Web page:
Wax

We wax floors, cars and skis; make wax paper and wax candles; use wax in the creation of batik wall-hangings, lost-wax bronze sculptures and wax-crayon masterpieces; use mustache wax and at Hallowe’en have even been known to wear wax lips. Which, naturally, brings up the question, “What is this thing called wax?”

“Wax,” says the encyclopedia, is the name “applied originally to naturally occurring esters of fatty acids and monohydric alcohols.” Esters, says the same encyclopedia, are compounds formed by the interaction of acids and alcohols with the elimination of water.

Enlightened? Perhaps not. But don’t worry about it too much, because these days, the word “wax” is also applied to any number of non-esters which can be obtained in a variety of ways from a variety of sources, but all share similar characteristics.

Typically, a wax has a dull luster, a somewhat greasy texture, softens gradually while being heated–which means it can be easily shaped while warm–and, if heat continues to be applied, eventually turns into a liquid.

The granddaddy of all waxes is undoubtedly beeswax: not that it’s been around longer than other natural waxes, just that humans have been using it longer, and anthropocentric chauvinists that we are, we think that makes it very important.

Bees produce wax to create chambered nests in which to lay eggs and hatch more bees. They also store food in these chambered nests, which aren’t called “honeycomb” for nothing. Humans have been gathering honey for food for probably as long as they’ve been human, and as early as 3000 BC the Egyptians and Cretans learned how to make candles out of the beeswax that is inevitably harvested along with the honey. (Modern beekeepers harvest about 18 kilograms of beeswax per 910 kilograms of honey.) The slow-burning wax kept the wick of the candle from flaring up and burning out in a matter of seconds: the result was a long-lived and cheap source of illumination.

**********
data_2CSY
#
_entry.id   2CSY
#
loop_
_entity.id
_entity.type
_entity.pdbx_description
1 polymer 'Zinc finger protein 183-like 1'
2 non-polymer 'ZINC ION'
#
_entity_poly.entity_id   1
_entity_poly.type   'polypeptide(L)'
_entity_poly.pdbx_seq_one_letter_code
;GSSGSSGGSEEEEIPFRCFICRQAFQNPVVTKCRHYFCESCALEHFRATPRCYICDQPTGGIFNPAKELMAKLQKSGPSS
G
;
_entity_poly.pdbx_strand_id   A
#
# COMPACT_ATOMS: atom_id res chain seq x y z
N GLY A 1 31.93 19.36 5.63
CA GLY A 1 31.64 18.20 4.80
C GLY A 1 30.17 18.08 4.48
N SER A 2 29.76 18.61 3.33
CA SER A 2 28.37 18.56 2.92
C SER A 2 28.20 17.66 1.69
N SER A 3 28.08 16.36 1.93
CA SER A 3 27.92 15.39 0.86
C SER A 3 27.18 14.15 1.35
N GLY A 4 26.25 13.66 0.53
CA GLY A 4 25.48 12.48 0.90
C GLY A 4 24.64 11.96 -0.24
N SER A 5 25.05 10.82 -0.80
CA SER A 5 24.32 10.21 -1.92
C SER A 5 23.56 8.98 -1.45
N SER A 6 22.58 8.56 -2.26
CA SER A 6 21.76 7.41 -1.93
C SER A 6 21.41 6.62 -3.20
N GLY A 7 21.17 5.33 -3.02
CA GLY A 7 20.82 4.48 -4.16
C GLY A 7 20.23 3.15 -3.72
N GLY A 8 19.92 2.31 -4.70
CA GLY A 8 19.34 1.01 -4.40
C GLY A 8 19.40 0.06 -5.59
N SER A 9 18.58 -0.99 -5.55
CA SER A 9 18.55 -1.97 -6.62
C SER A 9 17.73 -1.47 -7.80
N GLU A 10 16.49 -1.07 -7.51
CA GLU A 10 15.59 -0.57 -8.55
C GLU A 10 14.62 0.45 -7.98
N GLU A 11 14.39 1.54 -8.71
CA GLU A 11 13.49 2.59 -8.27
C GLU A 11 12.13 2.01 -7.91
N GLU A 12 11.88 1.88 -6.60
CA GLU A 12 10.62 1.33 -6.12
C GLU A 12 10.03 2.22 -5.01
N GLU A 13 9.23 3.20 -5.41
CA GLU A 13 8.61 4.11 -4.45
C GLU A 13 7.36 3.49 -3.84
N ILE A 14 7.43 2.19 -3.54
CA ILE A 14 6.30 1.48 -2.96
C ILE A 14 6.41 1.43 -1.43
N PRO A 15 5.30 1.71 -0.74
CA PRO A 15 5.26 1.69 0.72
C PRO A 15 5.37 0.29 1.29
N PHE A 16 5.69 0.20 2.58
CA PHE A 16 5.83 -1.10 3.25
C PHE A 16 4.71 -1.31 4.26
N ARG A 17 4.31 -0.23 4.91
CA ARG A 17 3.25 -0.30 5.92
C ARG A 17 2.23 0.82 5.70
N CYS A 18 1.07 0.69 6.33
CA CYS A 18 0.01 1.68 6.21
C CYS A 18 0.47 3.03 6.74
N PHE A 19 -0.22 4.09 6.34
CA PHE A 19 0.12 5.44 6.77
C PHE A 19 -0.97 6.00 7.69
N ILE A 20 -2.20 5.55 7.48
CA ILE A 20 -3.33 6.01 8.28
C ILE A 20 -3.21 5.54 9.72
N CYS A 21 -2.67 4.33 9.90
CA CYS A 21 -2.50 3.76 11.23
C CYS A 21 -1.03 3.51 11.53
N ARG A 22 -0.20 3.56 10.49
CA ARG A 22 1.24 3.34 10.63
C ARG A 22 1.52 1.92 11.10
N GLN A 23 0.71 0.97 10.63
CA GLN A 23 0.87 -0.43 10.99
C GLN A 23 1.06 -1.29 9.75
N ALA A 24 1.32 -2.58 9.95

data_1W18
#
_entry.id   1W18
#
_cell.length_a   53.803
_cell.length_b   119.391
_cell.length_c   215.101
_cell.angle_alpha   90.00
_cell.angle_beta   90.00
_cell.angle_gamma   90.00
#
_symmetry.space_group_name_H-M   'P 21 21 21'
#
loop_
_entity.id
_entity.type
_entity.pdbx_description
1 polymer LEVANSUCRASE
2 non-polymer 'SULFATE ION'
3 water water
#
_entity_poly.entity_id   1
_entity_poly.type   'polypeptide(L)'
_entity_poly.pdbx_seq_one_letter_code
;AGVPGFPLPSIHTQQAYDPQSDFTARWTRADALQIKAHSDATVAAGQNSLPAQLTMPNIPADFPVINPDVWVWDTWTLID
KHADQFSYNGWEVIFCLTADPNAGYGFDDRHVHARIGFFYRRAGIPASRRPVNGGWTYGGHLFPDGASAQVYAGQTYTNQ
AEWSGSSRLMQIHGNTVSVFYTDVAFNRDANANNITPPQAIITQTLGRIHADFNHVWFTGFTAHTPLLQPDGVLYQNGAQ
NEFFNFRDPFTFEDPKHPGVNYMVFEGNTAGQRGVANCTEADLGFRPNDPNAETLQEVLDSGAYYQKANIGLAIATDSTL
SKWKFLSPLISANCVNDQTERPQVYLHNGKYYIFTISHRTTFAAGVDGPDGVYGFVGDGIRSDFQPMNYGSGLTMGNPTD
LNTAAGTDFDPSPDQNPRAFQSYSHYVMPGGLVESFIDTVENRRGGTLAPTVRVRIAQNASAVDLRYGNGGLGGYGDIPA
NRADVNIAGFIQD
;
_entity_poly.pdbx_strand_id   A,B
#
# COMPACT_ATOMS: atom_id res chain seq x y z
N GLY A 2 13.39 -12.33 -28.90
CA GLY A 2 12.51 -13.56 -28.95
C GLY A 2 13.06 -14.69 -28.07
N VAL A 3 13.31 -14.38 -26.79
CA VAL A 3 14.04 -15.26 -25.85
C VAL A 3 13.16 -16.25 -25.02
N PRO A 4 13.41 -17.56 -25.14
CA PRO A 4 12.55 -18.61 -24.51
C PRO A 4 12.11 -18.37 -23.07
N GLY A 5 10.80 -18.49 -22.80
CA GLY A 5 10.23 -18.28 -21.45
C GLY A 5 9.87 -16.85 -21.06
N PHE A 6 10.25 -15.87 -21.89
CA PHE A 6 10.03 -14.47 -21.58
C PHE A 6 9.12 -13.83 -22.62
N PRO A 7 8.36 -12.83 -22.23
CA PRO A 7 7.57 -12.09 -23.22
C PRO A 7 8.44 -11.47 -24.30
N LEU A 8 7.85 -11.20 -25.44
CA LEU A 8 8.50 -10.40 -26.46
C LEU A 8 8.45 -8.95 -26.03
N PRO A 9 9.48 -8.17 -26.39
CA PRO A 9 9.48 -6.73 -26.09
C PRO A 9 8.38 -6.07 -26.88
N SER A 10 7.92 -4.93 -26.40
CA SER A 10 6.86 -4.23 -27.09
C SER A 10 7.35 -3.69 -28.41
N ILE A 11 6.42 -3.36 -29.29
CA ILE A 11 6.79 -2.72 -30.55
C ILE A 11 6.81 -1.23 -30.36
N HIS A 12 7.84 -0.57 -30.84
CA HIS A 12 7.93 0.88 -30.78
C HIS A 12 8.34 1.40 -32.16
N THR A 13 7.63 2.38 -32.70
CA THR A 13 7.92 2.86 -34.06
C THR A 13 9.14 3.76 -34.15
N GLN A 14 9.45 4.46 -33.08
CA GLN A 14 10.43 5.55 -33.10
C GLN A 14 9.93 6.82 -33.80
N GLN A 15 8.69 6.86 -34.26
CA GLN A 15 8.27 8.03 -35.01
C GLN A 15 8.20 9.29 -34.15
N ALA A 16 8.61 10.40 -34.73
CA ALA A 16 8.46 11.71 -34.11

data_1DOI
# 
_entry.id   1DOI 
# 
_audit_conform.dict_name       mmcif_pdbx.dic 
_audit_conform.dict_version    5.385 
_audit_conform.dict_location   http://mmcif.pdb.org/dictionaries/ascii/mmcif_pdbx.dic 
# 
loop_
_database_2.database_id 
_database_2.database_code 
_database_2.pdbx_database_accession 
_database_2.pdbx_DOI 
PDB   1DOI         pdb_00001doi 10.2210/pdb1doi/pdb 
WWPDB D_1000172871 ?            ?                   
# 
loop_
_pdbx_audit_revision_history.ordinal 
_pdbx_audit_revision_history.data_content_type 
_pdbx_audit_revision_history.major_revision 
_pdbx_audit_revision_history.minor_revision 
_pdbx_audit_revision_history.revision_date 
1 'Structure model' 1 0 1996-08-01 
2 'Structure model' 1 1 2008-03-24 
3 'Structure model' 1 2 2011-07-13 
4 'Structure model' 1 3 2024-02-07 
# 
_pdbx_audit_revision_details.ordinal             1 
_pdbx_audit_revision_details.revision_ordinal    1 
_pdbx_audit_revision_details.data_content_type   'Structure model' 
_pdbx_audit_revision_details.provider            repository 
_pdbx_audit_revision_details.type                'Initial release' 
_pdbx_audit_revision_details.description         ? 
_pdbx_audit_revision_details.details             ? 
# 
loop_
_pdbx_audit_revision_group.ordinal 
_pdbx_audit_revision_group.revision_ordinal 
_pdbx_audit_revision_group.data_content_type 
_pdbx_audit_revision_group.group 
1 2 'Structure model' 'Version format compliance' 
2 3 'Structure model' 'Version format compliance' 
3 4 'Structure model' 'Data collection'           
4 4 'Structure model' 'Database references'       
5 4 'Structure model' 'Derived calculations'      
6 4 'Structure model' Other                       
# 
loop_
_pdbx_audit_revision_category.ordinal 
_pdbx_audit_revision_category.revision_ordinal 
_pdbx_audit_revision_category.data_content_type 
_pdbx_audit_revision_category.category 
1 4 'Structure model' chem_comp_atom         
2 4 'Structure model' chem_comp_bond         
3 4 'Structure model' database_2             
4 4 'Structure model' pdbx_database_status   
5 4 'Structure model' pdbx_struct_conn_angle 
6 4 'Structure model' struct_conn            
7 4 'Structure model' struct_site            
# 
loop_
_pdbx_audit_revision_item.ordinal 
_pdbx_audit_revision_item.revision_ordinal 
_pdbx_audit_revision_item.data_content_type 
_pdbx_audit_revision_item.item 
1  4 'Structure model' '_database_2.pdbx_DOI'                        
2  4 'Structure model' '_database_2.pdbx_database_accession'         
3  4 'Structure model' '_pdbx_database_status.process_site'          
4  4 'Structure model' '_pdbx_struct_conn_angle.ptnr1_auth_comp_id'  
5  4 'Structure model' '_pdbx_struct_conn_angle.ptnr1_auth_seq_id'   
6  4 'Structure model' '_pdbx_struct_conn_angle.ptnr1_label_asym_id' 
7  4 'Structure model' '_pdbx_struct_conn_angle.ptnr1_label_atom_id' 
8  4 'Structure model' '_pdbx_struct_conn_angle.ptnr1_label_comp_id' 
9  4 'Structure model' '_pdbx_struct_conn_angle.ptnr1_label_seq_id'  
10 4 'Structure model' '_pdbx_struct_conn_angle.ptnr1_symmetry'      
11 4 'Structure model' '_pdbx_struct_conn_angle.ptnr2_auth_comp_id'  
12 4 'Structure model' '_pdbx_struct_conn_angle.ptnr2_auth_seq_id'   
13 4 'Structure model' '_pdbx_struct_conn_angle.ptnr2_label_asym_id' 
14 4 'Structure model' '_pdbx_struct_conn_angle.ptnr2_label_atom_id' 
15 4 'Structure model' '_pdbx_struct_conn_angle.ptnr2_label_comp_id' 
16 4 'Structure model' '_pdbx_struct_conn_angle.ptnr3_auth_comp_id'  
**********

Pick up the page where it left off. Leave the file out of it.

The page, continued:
The Egyptians also used beeswax as a base for cosmetics, and while candles have probably consumed more wax than anything else over the centuries, wax continued (and continues) to be used for a great many other purposes.

The many uses for wax has led to a constant search for new types of wax, both natural and synthetic. Another animal besides bees that provides wax (much to its detriment) is the sperm whale. “Spermaceti” is a wax extracted from the head cavity and blubber of sperm whales that has valuable lubricating properties. (“Ambergris” is another valuable wax from sperm whales, but unlike spermaceti, harvesting it doesn’t require killing a sperm whale. Ambergris is secreted in the intestines of sperm whales and is found floating in tropical oceans. It’s used in perfumes. Aren’t you glad I told you that?) Lanolin is another well-known wax; it’s produced by sheep (it waterproofs their fleece).

Other natural waxes come from mineral sources; the best known of these is paraffin, which is extracted from petroleum.

Fossil-fuel based waxes now account for 95 percent of the waxes used commercially, but that other five percent, primarily plant-based waxes, accounts for 25 percent of the revenue from the sale of waxes. Many tropical and sub-tropical plants have waxy leaves, to retain moisture despite exposure to the blazingly hot sun. One valuable example is the carnauba palm, cultivated in Brazil. The wax beaten from its leaves is very hard and has a high melting point, which has made it the key ingredient in fine waxes for automobiles.

Even a partial list of the ways in which waxes are used is mind-boggling. Besides the uses I mentioned at the start of the column, waxes are used to coat milk and juice containers; in the making of carbon paper; in lacquers and varnishes; in skin creams and cosmetics; to polish floors, furniture and shoes; as electrical insulators, and even to coat suppositories. (Those who have had them are grateful.)

Our own bodies produce wax: earwax. It may seem useless, embarrassing, or even a nuisance (although it usually works its way out of the ear, it can occasionally harden inside the ear canal, causing loss of hearing until a doctor flushes it out), but in fact it serves a useful purpose. Produced by modified sweat glands, the wax, along with the hair in the ear canal, helps keep foreign matter (dirt, insects, etc.) from entering the ear.

And now, reader dear,
Please lend me your ear,
And listen, sympathetic:

You’ve read all the facts
I wrote about wax–
Now I end by waxing poetic!

Permanent link to this article: https://edwardwillett.com/1995/10/wax/

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